Maximizing public sector Web APIs
During Christmas holidays (which still continues for me) I began to think of overall framework for utilizing public sector web APIs. The thoughts are rough and full of holes but I’d still say that it begins the discussion which we haven’t had in Finland. The Ministry of Finance has done a good job in nailing down first three views to national services:
- consumer/citizen view,
- company view and
- official (public sector employees) view.
Those views are entry points for various services in national service architecture. When the views are in place, it will be a huge leap forward since now all services are scattered around and there is no unified access point. In the future services will remain scattered but will be gathered under one umbrella.
What bothers me is that there has been only shallow discussions about “developer view” or as I prefer to say “co-operation view”.
Public sector web APIs will be in more crucial role in the future. The amount of open data grows steadily and focus is now turning more to APIs from data sets (blobs). Latest example of this tendency towards APIs is about to be opened REST API from which anyone can get company information in JSON format. The API is provided by Finnish Patent and Registration Office.
Anyway, here’s a few thoughts to discuss. In the model open data APIs are not forced inside the same pipeline with sensitive data (such as digital identity) which will be accessed via X-Road (SOAP driven). I see no reason to force open data APIs to be put inside more restricted and rigid X-Road since open data is…hmmm..well…open.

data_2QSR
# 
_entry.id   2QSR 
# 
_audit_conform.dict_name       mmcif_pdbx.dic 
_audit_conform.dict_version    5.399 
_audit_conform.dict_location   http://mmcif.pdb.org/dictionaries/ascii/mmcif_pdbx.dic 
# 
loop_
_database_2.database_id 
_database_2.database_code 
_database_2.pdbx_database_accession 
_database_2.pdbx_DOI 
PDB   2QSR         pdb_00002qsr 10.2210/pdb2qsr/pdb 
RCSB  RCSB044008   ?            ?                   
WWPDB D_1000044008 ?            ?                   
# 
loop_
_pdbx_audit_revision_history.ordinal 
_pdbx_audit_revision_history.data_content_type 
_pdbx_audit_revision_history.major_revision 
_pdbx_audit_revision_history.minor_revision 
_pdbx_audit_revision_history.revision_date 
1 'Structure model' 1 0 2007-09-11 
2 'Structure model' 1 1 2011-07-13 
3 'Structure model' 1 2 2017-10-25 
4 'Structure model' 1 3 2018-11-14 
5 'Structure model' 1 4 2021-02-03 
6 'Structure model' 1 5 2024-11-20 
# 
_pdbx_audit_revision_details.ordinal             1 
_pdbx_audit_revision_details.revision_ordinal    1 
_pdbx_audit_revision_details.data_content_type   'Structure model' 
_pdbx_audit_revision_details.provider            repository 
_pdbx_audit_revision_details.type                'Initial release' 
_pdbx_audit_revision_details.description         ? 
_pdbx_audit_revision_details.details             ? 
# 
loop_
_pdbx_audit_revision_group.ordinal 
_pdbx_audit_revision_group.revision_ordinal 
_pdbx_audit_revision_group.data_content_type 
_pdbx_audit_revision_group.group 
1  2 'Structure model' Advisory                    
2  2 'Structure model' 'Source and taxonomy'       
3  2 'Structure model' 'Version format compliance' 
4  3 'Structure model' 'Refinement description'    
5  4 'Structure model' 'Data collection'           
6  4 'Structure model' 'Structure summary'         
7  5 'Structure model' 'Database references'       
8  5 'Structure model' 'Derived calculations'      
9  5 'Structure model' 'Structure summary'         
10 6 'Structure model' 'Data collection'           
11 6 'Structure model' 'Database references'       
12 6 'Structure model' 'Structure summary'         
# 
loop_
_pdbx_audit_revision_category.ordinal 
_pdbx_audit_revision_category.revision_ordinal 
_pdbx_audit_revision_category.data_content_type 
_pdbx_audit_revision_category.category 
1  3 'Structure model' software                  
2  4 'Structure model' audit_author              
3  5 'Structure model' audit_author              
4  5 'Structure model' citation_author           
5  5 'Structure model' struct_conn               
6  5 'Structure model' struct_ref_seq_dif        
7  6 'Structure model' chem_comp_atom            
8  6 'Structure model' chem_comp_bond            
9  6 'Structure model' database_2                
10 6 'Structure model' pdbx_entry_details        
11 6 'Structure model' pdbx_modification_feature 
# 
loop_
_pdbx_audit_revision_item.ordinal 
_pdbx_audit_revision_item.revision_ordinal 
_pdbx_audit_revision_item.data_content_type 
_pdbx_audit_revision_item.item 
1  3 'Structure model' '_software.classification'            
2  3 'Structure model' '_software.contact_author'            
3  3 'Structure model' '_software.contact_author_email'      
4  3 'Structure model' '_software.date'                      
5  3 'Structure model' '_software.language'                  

We need co-operation view
What we need is single point from where developers can access the information about APIs and co-operate with the API providers. In the future we need to utilize open data more in service development and experience. Therefore it’s logical to put open data API information along side with restricted APIs (X-Road managed).
The framework should be in government control. The service must also have co-operation manager. One option where this kind of service could be placed is Valtori. Developers (most common API users) make up the community of users that build apps by using your APIs. API providers are service provider who build, maintain and develop various APIs, which can be utilized via X-Road and directly.
Co-operation portal features
App developers use the portal at least
- to find APIs (easily)
- to find stories how different APIs are used and solve problems
- to learn about available APIs through an API console or/and documentation,
- to register an account on the portal,
- to register apps that use your APIs,
- to interact with the developer community and API providers, and
- to view statistical information about their app usage on a dashboard.
Since the apps or services would be registered in the portal, new services could be spotted here and raised to other views for consumption: consumer/citizen view, business view and official (public sector employees) view).
API Provider teams create portal content, make their APIs available to app developers, provide API documentation, and provide a mechanism for developers to register apps and obtain API keys.
Best way to promote your API is to get good peer reviews from developers. They are your customers.